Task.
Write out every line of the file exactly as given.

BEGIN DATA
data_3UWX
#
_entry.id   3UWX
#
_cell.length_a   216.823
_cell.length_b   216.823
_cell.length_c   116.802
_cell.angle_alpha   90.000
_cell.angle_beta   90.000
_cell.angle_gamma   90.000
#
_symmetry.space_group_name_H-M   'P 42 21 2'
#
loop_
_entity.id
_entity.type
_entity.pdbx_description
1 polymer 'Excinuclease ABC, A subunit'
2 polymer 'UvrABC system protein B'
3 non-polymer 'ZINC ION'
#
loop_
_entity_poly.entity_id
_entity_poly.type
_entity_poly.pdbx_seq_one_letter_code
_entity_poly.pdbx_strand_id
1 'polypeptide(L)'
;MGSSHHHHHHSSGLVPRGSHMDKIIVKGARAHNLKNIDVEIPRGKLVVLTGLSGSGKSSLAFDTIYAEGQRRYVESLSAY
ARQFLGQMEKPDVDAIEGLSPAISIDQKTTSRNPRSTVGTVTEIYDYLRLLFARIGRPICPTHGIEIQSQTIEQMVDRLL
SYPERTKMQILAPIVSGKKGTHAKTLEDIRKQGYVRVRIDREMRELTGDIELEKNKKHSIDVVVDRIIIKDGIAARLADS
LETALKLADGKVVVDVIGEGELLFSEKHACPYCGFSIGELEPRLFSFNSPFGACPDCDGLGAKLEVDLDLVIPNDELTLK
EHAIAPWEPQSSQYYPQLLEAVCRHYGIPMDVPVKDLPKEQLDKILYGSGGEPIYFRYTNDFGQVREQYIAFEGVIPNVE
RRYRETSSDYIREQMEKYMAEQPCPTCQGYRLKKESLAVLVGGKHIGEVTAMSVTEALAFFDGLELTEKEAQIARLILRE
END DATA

data_3UWX
#
_entry.id   3UWX
#
_cell.length_a   216.823
_cell.length_b   216.823
_cell.length_c   116.802
_cell.angle_alpha   90.000
_cell.angle_beta   90.000
_cell.angle_gamma   90.000
#
_symmetry.space_group_name_H-M   'P 42 21 2'
#
loop_
_entity.id
_entity.type
_entity.pdbx_description
1 polymer 'Excinuclease ABC, A subunit'
2 polymer 'UvrABC system protein B'
3 non-polymer 'ZINC ION'
#
loop_
_entity_poly.entity_id
_entity_poly.type
_entity_poly.pdbx_seq_one_letter_code
_entity_poly.pdbx_strand_id
1 'polypeptide(L)'
;MGSSHHHHHHSSGLVPRGSHMDKIIVKGARAHNLKNIDVEIPRGKLVVLTGLSGSGKSSLAFDTIYAEGQRRYVESLSAY
ARQFLGQMEKPDVDAIEGLSPAISIDQKTTSRNPRSTVGTVTEIYDYLRLLFARIGRPICPTHGIEIQSQTIEQMVDRLL
SYPERTKMQILAPIVSGKKGTHAKTLEDIRKQGYVRVRIDREMRELTGDIELEKNKKHSIDVVVDRIIIKDGIAARLADS
LETALKLADGKVVVDVIGEGELLFSEKHACPYCGFSIGELEPRLFSFNSPFGACPDCDGLGAKLEVDLDLVIPNDELTLK
EHAIAPWEPQSSQYYPQLLEAVCRHYGIPMDVPVKDLPKEQLDKILYGSGGEPIYFRYTNDFGQVREQYIAFEGVIPNVE
RRYRETSSDYIREQMEKYMAEQPCPTCQGYRLKKESLAVLVGGKHIGEVTAMSVTEALAFFDGLELTEKEAQIARLILRE